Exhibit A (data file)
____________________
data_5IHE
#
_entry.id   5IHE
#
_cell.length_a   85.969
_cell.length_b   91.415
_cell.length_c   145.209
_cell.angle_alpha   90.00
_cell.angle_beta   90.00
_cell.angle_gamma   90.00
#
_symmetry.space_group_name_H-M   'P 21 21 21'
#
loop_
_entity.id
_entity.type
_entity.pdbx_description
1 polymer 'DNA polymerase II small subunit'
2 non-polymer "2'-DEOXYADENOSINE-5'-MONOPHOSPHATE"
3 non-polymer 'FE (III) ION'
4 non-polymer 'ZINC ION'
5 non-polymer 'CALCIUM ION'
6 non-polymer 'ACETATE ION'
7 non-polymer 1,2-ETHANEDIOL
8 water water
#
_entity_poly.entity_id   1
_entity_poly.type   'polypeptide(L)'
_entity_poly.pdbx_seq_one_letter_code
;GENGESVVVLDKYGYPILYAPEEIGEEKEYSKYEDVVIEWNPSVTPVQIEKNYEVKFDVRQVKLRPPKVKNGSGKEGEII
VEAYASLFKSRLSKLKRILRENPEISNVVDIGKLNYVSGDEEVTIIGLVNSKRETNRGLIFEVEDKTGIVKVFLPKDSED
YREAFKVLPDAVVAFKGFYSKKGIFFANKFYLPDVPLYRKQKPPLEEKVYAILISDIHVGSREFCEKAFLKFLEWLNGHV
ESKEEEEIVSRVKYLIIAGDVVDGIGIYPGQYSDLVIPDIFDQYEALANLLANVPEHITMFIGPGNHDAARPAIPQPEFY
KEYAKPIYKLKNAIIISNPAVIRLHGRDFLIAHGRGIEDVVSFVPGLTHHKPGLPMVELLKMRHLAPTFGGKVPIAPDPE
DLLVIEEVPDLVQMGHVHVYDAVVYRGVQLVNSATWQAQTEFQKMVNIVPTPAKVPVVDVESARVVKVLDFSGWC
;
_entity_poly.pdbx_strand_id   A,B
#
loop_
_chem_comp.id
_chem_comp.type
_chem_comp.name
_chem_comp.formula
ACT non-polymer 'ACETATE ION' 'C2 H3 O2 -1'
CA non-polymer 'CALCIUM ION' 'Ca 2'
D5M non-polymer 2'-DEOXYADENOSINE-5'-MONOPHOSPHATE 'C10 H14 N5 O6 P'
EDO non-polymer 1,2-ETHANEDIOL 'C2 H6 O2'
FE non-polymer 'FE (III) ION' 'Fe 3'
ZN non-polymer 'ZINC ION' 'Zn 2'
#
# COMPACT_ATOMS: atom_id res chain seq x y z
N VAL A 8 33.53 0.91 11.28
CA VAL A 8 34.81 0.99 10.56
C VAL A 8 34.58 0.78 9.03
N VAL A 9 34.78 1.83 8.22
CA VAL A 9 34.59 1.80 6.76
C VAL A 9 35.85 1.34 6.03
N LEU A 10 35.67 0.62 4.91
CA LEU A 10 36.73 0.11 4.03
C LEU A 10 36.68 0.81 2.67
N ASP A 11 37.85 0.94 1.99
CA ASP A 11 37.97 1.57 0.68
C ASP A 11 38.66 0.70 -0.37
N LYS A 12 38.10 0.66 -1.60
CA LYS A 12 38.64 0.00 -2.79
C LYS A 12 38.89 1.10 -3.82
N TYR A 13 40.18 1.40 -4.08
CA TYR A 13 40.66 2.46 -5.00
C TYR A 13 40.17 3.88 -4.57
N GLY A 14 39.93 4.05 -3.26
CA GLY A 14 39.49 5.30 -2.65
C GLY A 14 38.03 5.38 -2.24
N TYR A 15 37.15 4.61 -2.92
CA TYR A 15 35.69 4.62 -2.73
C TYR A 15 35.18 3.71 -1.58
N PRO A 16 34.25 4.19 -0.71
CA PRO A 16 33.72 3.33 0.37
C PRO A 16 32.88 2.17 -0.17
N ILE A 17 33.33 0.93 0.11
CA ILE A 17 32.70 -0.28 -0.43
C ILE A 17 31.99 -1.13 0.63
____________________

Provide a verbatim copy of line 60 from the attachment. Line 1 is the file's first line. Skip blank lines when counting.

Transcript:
C LEU A 10 36.68 0.81 2.67